A bill that proposed the extension of last call in California to 4 a.m. and allowed each municipality within the state the freedom to decide on their last call hour has been rejected by the state senate. The bill was instead revised to create a task force studying the issue of alcohol service past 2 a.m.

Senate Bill 384, called ‘Let Our Communities Adjust Late Night Act’ or LOCAL Act, proposed by California Senator Scott Wiener would have had an impact on local economies. Major cities with a booming nightlife culture such as Los Angeles, San Diego and San Francisco would have seen an economic and cultural impact as tax revenue and tourism would have increased.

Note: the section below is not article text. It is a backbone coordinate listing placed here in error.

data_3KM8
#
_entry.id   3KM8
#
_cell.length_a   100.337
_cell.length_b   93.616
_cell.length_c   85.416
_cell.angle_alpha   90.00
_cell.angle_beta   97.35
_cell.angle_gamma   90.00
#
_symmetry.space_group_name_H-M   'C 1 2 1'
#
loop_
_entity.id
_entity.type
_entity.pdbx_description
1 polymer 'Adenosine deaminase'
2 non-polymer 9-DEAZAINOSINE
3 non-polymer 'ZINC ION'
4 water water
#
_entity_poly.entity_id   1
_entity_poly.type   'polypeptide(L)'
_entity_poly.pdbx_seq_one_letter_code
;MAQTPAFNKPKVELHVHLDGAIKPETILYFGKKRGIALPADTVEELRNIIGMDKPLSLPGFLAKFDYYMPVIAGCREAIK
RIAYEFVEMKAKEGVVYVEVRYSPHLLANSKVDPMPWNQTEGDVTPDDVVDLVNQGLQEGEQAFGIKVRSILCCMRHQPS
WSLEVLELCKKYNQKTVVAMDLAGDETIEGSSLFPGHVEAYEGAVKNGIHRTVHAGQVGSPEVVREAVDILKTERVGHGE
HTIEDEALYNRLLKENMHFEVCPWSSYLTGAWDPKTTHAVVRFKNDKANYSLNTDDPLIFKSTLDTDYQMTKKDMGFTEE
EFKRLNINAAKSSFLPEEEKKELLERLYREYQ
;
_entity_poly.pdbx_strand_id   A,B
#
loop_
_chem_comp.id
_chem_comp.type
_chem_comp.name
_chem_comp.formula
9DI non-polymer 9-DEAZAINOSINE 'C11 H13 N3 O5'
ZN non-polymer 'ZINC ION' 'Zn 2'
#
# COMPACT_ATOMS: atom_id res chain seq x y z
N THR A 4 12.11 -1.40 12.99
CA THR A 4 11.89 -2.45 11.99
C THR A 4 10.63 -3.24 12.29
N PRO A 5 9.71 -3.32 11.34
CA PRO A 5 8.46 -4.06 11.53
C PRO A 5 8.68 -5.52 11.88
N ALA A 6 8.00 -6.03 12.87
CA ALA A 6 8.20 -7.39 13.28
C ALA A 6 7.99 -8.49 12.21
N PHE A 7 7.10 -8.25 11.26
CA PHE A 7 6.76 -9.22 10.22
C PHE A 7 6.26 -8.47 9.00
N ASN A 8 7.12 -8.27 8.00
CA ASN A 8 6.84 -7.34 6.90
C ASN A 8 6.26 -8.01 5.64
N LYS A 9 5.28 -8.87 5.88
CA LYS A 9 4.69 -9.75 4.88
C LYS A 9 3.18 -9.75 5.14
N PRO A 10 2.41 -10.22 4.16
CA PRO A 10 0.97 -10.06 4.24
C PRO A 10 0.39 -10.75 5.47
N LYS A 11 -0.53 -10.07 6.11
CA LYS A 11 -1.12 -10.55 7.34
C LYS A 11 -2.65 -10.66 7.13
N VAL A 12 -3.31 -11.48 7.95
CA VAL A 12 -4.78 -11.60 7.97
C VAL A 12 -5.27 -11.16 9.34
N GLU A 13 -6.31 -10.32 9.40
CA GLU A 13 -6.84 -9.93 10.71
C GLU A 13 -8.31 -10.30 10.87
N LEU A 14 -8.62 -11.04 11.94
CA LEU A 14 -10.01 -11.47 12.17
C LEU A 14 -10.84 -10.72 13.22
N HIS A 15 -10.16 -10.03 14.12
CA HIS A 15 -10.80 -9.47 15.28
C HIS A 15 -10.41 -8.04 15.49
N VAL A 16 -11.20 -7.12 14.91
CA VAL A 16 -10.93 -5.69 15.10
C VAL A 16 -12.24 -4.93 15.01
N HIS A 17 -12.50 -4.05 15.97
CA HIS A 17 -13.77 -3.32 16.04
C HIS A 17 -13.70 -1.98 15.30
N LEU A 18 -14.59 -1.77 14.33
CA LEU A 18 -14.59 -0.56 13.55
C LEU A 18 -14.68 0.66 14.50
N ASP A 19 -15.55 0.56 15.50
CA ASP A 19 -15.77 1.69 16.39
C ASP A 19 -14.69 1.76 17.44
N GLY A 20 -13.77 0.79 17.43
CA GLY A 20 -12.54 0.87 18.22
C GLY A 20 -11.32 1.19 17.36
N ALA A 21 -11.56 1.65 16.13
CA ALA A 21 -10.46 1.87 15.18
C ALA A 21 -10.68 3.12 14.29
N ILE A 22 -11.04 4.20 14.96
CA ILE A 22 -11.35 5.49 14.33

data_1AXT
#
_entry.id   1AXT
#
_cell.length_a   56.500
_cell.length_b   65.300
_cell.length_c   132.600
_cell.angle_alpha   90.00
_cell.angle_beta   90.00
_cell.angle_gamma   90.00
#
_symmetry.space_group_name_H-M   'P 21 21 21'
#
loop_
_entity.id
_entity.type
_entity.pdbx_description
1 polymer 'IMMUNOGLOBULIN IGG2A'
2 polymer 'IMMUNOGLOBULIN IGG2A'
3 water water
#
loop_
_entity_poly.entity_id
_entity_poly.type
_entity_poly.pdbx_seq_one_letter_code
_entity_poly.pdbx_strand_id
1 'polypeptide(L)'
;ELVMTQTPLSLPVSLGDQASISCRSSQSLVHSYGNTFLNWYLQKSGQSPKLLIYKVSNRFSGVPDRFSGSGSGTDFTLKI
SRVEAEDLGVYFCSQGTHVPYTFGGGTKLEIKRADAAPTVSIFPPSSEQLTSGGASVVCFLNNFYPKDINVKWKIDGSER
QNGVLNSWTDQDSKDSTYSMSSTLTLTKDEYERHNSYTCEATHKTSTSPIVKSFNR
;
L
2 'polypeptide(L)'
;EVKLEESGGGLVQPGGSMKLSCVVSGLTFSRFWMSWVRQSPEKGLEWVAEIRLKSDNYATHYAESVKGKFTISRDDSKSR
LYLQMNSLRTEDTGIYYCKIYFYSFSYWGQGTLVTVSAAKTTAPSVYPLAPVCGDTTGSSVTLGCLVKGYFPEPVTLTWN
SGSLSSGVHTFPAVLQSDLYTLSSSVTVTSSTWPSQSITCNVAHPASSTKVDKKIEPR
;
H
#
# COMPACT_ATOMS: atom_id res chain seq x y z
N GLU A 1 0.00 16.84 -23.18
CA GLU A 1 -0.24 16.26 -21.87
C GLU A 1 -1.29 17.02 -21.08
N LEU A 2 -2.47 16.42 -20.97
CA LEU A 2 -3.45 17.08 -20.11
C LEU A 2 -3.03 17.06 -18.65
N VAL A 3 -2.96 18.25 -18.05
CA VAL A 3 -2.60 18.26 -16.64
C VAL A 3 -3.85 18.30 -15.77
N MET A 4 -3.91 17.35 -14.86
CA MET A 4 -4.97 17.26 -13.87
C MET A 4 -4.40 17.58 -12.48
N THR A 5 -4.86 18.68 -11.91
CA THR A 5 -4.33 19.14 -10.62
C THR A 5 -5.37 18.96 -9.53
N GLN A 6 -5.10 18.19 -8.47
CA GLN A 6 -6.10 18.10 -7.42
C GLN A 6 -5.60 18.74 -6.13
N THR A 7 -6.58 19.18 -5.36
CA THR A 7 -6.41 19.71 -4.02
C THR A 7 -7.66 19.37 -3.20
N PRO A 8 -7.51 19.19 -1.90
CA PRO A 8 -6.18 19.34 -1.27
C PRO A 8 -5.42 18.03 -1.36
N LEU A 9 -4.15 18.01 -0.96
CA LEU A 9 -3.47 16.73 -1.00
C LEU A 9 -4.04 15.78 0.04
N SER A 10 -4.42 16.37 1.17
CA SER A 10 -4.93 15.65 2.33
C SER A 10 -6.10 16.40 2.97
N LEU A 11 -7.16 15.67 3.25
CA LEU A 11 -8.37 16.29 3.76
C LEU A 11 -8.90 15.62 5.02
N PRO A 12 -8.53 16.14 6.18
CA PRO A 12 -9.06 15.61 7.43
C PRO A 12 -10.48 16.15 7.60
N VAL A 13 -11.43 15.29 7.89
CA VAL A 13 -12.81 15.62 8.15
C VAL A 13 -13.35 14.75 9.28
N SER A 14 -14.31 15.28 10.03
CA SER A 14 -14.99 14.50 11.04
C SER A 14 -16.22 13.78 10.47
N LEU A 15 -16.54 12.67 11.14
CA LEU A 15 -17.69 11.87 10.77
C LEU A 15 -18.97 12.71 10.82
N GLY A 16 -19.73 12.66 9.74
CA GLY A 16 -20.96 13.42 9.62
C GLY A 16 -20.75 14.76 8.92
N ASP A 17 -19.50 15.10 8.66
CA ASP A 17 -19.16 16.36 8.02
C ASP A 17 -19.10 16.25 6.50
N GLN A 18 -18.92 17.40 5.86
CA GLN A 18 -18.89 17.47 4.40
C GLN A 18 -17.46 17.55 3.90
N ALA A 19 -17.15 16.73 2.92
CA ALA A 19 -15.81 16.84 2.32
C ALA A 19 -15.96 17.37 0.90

It was emphasized that the bill would allow local government to decide on their last call hour, not require the whole state to have extended alcohol service hours. Backers of the bill also noted that bars and restaurants outside of California are allowed to serve alcohol after 2 a.m.

In a press release following the revision of the bill, Senator Wiener expressed his discontent with the senate’s decision and emphasized the impact that passage of his bill would have on economy and culture.

“There’s no need to study anything. There’s nothing radical about letting communities decide for themselves whether to let their bars and nightclubs go later. It’s embarrassing that California shuts down it’s nightlife so early. We’re not going to give up. Nightlife matters to our economy and culture, and California’s one-size-fits-all approach to closing time needs to be reformed.”